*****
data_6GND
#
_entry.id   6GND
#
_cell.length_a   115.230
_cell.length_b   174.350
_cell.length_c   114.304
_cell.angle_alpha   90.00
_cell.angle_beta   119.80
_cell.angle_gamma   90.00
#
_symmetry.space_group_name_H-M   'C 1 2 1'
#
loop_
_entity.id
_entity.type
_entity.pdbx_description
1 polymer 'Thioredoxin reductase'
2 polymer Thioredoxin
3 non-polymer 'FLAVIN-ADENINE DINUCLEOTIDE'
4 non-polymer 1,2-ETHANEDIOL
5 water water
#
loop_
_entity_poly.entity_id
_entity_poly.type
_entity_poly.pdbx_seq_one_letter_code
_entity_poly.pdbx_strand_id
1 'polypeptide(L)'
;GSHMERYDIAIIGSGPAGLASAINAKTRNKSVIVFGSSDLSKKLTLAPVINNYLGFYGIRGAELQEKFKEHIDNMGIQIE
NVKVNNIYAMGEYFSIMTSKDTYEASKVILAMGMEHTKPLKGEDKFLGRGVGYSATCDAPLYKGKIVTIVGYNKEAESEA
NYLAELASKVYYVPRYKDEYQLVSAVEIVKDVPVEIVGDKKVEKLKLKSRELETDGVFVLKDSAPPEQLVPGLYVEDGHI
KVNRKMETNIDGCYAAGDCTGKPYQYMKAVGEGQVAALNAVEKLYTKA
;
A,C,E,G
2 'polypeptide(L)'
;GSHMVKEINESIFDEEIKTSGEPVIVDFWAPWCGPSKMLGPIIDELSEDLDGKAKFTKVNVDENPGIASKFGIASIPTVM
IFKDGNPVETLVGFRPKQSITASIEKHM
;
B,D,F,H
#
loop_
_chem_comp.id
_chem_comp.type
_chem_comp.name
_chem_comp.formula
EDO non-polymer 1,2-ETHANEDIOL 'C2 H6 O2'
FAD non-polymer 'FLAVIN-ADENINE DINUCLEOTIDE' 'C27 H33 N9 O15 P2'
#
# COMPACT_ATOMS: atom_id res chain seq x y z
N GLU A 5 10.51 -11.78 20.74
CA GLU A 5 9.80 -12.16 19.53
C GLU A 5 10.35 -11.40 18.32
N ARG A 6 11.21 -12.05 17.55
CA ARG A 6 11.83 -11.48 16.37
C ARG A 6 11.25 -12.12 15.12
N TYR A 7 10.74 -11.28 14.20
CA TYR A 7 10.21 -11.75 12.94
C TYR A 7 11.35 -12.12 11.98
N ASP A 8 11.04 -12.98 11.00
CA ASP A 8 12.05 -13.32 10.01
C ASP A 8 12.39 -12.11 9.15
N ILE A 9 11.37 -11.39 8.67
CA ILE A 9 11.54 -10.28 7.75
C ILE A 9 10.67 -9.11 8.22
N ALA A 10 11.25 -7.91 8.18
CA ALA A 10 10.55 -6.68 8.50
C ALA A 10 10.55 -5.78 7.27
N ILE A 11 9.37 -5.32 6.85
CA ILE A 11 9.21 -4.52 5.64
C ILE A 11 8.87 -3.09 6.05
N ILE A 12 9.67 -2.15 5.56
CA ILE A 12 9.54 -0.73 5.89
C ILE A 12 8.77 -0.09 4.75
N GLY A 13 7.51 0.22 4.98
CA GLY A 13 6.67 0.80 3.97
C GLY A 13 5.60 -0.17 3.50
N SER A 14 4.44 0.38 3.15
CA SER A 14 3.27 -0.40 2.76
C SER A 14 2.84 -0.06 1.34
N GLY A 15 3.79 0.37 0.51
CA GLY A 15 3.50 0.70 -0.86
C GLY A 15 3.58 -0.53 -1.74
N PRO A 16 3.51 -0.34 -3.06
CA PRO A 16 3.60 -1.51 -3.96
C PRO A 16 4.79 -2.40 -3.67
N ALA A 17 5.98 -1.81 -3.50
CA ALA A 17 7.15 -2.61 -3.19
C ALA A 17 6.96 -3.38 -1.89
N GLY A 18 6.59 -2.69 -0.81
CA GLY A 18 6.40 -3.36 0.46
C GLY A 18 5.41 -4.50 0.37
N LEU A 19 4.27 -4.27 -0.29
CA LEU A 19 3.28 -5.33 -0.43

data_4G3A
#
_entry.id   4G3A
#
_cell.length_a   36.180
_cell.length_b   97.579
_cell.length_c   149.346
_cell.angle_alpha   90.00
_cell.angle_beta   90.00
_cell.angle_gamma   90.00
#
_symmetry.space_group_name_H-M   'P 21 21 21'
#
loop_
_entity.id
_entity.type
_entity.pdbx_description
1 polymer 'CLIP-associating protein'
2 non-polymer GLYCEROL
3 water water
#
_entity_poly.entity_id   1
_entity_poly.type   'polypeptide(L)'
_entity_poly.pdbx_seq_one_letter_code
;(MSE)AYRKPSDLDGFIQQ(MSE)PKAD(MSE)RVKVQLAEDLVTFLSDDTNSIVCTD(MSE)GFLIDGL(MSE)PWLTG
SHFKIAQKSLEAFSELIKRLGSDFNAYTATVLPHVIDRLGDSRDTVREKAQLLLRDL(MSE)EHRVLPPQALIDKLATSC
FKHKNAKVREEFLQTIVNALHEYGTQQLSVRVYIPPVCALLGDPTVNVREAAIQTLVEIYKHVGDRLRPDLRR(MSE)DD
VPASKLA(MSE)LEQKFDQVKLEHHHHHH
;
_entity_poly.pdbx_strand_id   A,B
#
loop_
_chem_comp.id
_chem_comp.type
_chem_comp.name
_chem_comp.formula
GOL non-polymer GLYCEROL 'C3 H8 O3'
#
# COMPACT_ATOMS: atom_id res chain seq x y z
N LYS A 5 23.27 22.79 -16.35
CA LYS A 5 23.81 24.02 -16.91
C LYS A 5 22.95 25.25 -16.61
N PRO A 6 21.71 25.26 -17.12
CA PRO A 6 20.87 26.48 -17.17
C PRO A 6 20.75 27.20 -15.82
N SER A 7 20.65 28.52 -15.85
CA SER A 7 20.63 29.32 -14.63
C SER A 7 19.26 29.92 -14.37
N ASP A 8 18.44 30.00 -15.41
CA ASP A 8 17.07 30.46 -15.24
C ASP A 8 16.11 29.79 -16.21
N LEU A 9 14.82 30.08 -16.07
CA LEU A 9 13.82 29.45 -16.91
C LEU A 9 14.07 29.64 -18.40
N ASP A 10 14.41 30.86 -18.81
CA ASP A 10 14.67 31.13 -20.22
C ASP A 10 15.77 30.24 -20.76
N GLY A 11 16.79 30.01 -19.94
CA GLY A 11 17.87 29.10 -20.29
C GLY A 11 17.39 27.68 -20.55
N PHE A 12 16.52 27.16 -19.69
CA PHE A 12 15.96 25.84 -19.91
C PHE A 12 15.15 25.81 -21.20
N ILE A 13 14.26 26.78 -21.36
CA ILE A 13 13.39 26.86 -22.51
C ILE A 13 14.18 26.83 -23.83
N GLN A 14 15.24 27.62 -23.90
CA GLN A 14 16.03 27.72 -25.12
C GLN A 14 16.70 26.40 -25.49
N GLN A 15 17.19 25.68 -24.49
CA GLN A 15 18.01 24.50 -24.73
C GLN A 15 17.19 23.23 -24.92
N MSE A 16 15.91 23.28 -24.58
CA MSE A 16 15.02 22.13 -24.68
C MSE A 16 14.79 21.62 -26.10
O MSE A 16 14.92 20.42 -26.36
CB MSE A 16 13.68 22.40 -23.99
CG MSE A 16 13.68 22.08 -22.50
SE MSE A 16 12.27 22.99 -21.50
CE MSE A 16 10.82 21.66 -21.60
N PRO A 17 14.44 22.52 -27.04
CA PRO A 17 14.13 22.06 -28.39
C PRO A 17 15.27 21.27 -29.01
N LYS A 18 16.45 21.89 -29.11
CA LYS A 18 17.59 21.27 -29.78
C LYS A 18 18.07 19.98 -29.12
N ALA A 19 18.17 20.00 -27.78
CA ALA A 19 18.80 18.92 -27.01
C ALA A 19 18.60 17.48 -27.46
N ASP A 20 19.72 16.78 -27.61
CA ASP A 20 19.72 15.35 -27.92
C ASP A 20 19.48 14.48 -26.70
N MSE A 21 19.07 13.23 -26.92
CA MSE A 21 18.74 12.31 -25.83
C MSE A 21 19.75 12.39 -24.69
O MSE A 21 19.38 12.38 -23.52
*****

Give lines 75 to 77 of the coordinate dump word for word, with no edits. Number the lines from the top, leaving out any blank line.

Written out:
N GLY A 13 7.51 0.22 4.98
CA GLY A 13 6.67 0.80 3.97
C GLY A 13 5.60 -0.17 3.50